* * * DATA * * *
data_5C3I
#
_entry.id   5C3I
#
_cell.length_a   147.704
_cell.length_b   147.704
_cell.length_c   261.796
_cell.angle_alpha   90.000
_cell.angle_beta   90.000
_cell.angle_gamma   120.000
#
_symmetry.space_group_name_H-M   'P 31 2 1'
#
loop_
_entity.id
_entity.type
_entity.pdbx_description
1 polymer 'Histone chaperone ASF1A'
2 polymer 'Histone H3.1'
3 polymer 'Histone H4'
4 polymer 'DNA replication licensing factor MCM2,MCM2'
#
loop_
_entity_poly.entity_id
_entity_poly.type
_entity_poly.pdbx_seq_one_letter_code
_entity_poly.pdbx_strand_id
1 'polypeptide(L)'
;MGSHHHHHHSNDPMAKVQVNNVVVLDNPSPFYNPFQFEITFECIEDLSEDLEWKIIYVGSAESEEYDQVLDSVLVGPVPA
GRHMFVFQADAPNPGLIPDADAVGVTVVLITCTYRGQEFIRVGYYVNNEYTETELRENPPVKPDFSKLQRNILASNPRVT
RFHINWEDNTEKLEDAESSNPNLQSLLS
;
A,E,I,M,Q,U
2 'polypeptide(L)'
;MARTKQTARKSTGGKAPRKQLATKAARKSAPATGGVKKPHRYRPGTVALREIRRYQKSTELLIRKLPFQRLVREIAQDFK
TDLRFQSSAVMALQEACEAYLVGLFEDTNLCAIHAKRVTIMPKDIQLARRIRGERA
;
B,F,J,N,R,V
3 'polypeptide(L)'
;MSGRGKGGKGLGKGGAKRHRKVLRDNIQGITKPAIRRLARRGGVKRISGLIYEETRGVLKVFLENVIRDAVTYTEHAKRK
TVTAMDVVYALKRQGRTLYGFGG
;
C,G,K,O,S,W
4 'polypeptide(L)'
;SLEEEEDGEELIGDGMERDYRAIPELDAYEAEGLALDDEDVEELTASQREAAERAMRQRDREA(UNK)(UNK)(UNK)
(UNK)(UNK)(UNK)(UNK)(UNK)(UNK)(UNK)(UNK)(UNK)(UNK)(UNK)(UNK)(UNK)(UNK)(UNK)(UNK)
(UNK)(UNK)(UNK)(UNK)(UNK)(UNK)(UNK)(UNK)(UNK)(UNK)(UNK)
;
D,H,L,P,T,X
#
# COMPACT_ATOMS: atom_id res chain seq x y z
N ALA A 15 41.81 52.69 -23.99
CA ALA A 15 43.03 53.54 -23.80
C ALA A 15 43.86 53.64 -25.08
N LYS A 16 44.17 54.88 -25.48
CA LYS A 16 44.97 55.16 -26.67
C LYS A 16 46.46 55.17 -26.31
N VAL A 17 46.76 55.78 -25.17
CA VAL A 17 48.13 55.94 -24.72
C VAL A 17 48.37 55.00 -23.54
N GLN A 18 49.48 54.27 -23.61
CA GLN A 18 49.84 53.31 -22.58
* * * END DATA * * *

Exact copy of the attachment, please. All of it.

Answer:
data_5C3I
#
_entry.id   5C3I
#
_cell.length_a   147.704
_cell.length_b   147.704
_cell.length_c   261.796
_cell.angle_alpha   90.000
_cell.angle_beta   90.000
_cell.angle_gamma   120.000
#
_symmetry.space_group_name_H-M   'P 31 2 1'
#
loop_
_entity.id
_entity.type
_entity.pdbx_description
1 polymer 'Histone chaperone ASF1A'
2 polymer 'Histone H3.1'
3 polymer 'Histone H4'
4 polymer 'DNA replication licensing factor MCM2,MCM2'
#
loop_
_entity_poly.entity_id
_entity_poly.type
_entity_poly.pdbx_seq_one_letter_code
_entity_poly.pdbx_strand_id
1 'polypeptide(L)'
;MGSHHHHHHSNDPMAKVQVNNVVVLDNPSPFYNPFQFEITFECIEDLSEDLEWKIIYVGSAESEEYDQVLDSVLVGPVPA
GRHMFVFQADAPNPGLIPDADAVGVTVVLITCTYRGQEFIRVGYYVNNEYTETELRENPPVKPDFSKLQRNILASNPRVT
RFHINWEDNTEKLEDAESSNPNLQSLLS
;
A,E,I,M,Q,U
2 'polypeptide(L)'
;MARTKQTARKSTGGKAPRKQLATKAARKSAPATGGVKKPHRYRPGTVALREIRRYQKSTELLIRKLPFQRLVREIAQDFK
TDLRFQSSAVMALQEACEAYLVGLFEDTNLCAIHAKRVTIMPKDIQLARRIRGERA
;
B,F,J,N,R,V
3 'polypeptide(L)'
;MSGRGKGGKGLGKGGAKRHRKVLRDNIQGITKPAIRRLARRGGVKRISGLIYEETRGVLKVFLENVIRDAVTYTEHAKRK
TVTAMDVVYALKRQGRTLYGFGG
;
C,G,K,O,S,W
4 'polypeptide(L)'
;SLEEEEDGEELIGDGMERDYRAIPELDAYEAEGLALDDEDVEELTASQREAAERAMRQRDREA(UNK)(UNK)(UNK)
(UNK)(UNK)(UNK)(UNK)(UNK)(UNK)(UNK)(UNK)(UNK)(UNK)(UNK)(UNK)(UNK)(UNK)(UNK)(UNK)
(UNK)(UNK)(UNK)(UNK)(UNK)(UNK)(UNK)(UNK)(UNK)(UNK)(UNK)
;
D,H,L,P,T,X
#
# COMPACT_ATOMS: atom_id res chain seq x y z
N ALA A 15 41.81 52.69 -23.99
CA ALA A 15 43.03 53.54 -23.80
C ALA A 15 43.86 53.64 -25.08
N LYS A 16 44.17 54.88 -25.48
CA LYS A 16 44.97 55.16 -26.67
C LYS A 16 46.46 55.17 -26.31
N VAL A 17 46.76 55.78 -25.17
CA VAL A 17 48.13 55.94 -24.72
C VAL A 17 48.37 55.00 -23.54
N GLN A 18 49.48 54.27 -23.61
CA GLN A 18 49.84 53.31 -22.58